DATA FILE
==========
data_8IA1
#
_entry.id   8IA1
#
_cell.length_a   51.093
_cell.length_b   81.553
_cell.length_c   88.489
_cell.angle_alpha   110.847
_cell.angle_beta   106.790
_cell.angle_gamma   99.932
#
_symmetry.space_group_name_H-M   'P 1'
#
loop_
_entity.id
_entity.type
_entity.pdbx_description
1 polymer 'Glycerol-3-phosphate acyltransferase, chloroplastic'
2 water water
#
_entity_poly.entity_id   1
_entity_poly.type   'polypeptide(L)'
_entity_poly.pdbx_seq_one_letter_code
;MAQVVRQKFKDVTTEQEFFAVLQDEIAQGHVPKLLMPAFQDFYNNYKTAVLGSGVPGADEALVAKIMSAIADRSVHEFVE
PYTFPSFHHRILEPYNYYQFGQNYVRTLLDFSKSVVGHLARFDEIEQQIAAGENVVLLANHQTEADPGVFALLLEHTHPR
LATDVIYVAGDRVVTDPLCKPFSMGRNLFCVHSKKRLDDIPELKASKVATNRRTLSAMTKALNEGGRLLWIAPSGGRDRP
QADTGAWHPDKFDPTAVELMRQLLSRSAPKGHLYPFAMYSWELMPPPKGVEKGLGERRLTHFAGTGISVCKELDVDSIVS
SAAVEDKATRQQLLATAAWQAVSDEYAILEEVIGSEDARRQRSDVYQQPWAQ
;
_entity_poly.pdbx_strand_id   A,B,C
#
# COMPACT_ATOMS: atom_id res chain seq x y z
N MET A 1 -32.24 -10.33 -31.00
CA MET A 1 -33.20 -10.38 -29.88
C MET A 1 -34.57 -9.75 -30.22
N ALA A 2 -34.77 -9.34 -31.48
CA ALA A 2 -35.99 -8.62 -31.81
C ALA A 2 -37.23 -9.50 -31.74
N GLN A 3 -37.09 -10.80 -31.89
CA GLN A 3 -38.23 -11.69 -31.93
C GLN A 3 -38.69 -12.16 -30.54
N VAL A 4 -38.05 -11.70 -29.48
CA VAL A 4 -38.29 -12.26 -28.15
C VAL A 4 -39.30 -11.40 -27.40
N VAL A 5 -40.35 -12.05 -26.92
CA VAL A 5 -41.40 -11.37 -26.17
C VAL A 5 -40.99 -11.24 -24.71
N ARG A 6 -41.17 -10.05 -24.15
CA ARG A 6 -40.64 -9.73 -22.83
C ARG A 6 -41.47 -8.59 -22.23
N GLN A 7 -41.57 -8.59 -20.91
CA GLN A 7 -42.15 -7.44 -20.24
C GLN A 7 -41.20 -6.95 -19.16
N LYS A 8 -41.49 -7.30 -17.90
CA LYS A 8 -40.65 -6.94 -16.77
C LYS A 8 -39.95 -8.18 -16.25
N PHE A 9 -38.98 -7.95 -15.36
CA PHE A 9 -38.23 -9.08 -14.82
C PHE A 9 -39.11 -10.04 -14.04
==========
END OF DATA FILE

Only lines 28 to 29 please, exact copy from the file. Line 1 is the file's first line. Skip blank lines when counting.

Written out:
SAAVEDKATRQQLLATAAWQAVSDEYAILEEVIGSEDARRQRSDVYQQPWAQ
;